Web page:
Moving from the widespread consensus on the use of a priori Robson criteria, promoted also by the recent WHO statement for assessing, monitoring and comparing CS rates within healthcare facilities over time and between facilities,8 it should be acknowledged that a residual variability is accounted for by sociodemographic and clinical confounders. In their study population including 64 423 deliveries in Emilia-Romagna, Colais et al reported the significant impact of clinical and demographic confounders (including maternal age, comorbidity, assisted fecundation, fetal anomalies and intrauterine growth disorders) by two risk-adjustment models (only RTGCS as adjustment factor vs additional baseline and medical confounders) in groups 1 and 3.14 In a Canadian setting, Janoudi et al evaluated 134 088 patients in different age intervals (20–34, 35–40 and >40 years) and found increased rates of CS in the top three Robson Groups in the presence of rising maternal age, associated with one or more additional factors (ie, previous CS, primiparity, assisted reproductive technology, chronic hypertension, gestational diabetes, diabetes mellitus and pre-eclampsia), suggesting the need for individual care providers to reduce CS risk, and to start from a common point, such as RTGCS, for more detailed analysis.26 Our results are in line with previous research. Indisputably, in older women, surgical interventions during labour by health providers might be influenced by an excess risk of prolonged labour, fetal distress, intrapartum CS and operative VDs, with risks for mother and child, and supplementary economic costs to society. We found that maternal age is an independent variable for both nulliparous and multiparous women, and therefore irrespective of their obstetric history, while reflecting the worldwide delay in childbirth in the last decades. These findings could also be seen as a potential bias in comparing groups 1 and 3 from different hospitals.24 Consequently, it seems reasonable to add maternal age (as an absolute value or divided into intervals) in a classification system, as it has been included in the development of a global reference for benchmarking CS rates (named ‘C-Model’) and can generate an individualised reference rate for CS for groups of health facilities based on over 10 million women from multicountry populations.23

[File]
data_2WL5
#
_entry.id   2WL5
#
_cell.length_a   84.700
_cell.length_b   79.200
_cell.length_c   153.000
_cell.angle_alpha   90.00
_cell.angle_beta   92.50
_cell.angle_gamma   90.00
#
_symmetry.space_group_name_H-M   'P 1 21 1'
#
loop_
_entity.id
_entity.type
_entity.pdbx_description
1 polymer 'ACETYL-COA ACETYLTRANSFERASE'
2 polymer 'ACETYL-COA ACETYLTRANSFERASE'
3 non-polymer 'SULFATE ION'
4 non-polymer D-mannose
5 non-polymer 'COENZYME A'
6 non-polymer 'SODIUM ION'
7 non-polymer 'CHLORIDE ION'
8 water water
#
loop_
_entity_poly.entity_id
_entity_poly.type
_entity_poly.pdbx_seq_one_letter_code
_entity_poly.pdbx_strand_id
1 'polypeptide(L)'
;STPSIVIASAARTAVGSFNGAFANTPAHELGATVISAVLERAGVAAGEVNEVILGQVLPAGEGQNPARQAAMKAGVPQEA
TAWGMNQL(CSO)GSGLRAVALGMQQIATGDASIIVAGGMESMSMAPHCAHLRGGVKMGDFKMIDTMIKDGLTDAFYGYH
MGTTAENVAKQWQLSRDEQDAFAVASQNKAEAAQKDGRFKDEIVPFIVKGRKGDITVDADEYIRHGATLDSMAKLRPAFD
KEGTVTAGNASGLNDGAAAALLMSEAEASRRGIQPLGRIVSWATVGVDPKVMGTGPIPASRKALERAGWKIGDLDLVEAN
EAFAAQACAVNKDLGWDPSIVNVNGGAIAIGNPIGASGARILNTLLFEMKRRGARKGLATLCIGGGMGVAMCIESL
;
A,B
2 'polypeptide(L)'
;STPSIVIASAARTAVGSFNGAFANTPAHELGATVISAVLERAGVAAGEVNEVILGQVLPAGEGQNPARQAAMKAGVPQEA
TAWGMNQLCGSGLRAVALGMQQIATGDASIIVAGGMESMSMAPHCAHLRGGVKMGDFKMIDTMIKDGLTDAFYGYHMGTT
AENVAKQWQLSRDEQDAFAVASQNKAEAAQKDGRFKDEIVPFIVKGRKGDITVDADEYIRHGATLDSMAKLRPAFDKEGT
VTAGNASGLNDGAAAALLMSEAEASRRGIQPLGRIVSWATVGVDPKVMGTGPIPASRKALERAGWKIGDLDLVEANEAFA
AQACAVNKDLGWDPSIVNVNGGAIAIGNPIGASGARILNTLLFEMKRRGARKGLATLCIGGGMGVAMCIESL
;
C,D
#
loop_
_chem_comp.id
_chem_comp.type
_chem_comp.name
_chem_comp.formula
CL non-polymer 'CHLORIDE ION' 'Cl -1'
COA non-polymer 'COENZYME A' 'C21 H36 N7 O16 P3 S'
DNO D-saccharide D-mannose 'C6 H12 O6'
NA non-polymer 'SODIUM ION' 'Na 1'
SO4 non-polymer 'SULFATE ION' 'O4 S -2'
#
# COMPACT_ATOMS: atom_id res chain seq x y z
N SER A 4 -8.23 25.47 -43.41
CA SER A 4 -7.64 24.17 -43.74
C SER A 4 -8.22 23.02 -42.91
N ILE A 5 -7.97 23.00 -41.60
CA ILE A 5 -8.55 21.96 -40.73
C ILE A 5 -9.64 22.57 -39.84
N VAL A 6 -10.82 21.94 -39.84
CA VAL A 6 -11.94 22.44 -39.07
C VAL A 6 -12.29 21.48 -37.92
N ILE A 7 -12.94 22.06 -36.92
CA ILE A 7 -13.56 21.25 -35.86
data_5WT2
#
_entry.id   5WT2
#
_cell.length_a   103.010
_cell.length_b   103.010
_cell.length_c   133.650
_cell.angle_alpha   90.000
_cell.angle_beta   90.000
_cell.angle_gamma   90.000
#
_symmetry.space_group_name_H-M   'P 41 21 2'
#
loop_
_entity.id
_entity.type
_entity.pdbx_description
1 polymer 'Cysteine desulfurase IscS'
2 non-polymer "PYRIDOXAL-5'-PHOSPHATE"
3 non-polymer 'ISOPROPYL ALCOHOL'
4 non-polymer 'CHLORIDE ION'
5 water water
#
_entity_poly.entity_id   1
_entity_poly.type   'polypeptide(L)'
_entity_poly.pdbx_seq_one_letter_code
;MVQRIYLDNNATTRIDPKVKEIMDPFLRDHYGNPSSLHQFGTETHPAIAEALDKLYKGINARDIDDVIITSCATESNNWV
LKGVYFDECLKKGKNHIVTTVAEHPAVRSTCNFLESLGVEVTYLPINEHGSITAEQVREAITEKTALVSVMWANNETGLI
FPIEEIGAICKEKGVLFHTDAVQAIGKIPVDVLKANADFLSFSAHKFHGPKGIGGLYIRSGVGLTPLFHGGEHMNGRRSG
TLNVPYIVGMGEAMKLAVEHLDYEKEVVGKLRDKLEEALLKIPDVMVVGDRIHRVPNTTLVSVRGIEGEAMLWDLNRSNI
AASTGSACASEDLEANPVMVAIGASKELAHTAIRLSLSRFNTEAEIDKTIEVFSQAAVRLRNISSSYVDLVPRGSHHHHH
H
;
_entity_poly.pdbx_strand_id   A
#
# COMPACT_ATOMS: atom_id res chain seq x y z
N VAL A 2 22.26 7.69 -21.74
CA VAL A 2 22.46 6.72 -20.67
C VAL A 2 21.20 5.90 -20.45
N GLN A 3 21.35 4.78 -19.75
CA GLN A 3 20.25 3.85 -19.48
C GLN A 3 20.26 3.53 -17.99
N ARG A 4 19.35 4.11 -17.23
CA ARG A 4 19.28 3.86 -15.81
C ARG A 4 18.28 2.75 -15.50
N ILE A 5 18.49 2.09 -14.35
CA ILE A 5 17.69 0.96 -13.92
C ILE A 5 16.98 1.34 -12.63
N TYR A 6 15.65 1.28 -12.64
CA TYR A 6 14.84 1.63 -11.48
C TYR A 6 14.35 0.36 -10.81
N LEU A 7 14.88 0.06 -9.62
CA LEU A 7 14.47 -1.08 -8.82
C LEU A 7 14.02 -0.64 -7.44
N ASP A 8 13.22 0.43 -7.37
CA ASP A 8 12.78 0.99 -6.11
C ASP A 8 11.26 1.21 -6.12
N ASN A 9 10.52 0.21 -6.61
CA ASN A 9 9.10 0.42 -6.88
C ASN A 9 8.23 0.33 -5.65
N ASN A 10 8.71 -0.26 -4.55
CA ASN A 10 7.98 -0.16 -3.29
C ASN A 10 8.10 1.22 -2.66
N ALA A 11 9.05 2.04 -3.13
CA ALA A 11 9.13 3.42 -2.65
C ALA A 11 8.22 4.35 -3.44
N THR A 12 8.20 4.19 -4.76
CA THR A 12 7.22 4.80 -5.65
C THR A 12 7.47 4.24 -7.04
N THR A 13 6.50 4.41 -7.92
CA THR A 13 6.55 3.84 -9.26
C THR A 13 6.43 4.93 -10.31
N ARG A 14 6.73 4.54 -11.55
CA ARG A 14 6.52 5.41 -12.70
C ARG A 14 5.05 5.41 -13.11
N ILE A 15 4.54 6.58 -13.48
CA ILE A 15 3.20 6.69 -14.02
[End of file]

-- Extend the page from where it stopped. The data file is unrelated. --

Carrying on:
Another overarching phenomenon of the last few decades is represented by the growing prevalence of abnormal nutritional status in both developed and low/middle-income countries, and, as the reproductive age of women is a part of this trend, the effects of maternal obesity on the pregnancy, including higher risk of CS, should be addressed. Already in previous studies designed to explore the contribution of abnormal BMI at birth to CS rate, a strong association has been pronounced and more recently confirmed using RTGCS, especially in spontaneous deliveries.14 24 In agreement with previous investigations, our study confirms a wide-reaching tendency towards rising BMI in women of childbirth age. In a recent systematic review to gather the experience of RTGCS users, Betrán et al reported pros and cons, focusing attention on the absence of maternal factors that significantly influence CS rates, such as pre-existing abnormal BMI or excessive gestational weight gain, suggesting the necessity to account for them in additional statistical methods.6